A revolution. An accident. A secret.
Lies upon lies.
True love.
The truth.

Saturday, June 11, 2016

Blindspot Season 1

*** SPOILERS ***

So I've finished watching season 1.

Overall feeling: addictive
Consistency: good writing, though towards the last quarter the plots seemed a bit too unbelievable (e.g., shoot a lot of innocent students because you hate one person?)
Favourite moment: the anniversary treasure hunt
Least favourite moment: David getting killed
Biggest question: why not relate the information directly to the FBI, without all the puzzles?

Saturday, June 04, 2016

Clouds in My Coffee

"Clouds in my Coffee" is the third book in the Country Club Mystery series by Julie Mulhern. I like the protagonist, the plot is fast-moving enough to make the reader want to swallow the book in a sing sitting, while the light style of writing fits well with the cosy murder mystery genre.

Blurb: When Ellison Russell is nearly killed at a benefactors’ party, she brushes the incident aside as an unhappy accident. But when her house is fire-bombed, she’s shot at, and the person sitting next to her at a gala is poisoned, she must face facts. Someone wants her dead. But why? And can Ellison find the killer before he strikes again? 

Add in an estranged sister, a visiting aunt with a shocking secret, and a handsome detective staying in her guesthouse, and Ellison might need more than cream in her coffee. 

Monday, May 30, 2016

Black-eyed Susans

Black-eyed Susans by Julia Heaberlin is an intelligent thriller, written in language that's rich and beautiful and very, very readable.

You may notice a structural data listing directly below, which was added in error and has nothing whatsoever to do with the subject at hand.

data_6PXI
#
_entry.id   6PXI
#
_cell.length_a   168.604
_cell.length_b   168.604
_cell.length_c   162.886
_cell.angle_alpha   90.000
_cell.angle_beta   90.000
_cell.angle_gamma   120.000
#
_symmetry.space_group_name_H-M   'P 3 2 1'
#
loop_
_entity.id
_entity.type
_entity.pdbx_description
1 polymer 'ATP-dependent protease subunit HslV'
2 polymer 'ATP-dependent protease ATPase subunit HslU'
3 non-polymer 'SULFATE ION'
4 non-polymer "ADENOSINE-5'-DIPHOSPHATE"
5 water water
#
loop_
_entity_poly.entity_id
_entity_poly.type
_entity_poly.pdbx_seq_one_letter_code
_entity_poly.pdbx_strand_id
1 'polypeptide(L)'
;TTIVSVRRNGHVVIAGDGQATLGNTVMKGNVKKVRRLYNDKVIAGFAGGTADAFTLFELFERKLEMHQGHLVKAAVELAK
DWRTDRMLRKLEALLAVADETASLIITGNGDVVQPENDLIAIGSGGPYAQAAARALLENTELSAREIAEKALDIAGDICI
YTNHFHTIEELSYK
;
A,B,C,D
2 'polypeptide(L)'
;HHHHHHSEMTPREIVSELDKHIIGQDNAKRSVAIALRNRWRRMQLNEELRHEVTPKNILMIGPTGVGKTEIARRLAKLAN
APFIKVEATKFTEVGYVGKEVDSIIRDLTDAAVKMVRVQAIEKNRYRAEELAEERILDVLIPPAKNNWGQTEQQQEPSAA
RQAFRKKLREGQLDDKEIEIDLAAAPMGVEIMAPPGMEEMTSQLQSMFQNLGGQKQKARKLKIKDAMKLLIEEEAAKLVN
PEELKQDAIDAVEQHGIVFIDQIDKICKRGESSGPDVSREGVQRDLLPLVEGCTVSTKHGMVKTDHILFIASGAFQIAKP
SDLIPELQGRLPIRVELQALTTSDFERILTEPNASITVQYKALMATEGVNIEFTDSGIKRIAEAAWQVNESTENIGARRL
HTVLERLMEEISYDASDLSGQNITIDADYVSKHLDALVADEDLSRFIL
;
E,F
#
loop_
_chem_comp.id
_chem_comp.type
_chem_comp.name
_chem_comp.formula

The premise is as simple as it is brilliant: a survivor of a brutal serial killer is wondering whether the right man is on death row for the crimes. The themes range from motherhood, through the morality of the death penalty to the fallibility of eye-witness statements.

I appreciate that the author chose not to dwell on the victim's ordeal at the hands of the serial killer. Some things are best left to the imagination. The thriller is all the more thrilling this way.

Thursday, May 19, 2016

Die of Shame

Mark Billingham, the author of "Die of Shame" is a comedian. I remember the first time I heard him speak (as a writer, not as a Seinfeld), he mentioned his book titles were intended to make the job easy for the reviewers, as in:

  • "Lifeless" - a perfect title for this piece of rubbish novel
  • "Buried" - it certainly should be.
He continued the theme with "Good as Dead" and "The Dying Hours". And now - "Die of Shame". What was he daring critics to say?

And now, the actual review.

"Die of Shame" is not a Tom Thorne novel. Tom makes an appearance in the very last chapter (Phil cameos earlier), but the Detective Inspector who leads the murder investigation is a new face, Nicola Tanner. Refreshing that it's a woman, and I'm looking forward to seeing her personality develop in future books.